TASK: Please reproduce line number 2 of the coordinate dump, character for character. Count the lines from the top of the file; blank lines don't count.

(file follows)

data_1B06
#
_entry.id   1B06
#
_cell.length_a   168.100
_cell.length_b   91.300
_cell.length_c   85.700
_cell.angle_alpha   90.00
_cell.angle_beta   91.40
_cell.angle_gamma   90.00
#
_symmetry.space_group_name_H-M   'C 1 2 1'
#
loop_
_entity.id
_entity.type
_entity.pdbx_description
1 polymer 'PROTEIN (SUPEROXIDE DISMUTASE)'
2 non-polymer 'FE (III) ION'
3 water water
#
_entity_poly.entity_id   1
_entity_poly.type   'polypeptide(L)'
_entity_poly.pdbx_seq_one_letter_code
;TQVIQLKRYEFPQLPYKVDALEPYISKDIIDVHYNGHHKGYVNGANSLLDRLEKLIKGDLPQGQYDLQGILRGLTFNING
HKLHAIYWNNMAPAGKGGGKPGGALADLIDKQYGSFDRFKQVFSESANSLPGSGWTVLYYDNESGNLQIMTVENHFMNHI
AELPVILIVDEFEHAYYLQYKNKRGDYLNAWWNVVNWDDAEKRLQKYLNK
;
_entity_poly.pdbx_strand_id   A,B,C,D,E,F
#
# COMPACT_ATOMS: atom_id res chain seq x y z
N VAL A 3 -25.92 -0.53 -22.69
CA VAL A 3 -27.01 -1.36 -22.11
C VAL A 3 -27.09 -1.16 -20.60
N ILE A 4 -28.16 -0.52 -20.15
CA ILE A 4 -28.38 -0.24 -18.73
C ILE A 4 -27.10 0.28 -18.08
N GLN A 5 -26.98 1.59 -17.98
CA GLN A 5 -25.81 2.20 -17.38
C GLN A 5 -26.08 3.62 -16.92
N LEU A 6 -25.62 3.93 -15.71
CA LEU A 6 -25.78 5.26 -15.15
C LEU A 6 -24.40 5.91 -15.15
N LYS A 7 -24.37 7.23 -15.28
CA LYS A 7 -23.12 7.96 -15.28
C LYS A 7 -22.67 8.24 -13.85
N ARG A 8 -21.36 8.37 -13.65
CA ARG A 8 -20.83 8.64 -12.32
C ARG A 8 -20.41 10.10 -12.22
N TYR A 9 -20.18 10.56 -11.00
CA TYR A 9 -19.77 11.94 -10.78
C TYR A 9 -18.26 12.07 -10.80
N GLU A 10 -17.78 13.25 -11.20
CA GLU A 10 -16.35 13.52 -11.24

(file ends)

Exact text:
#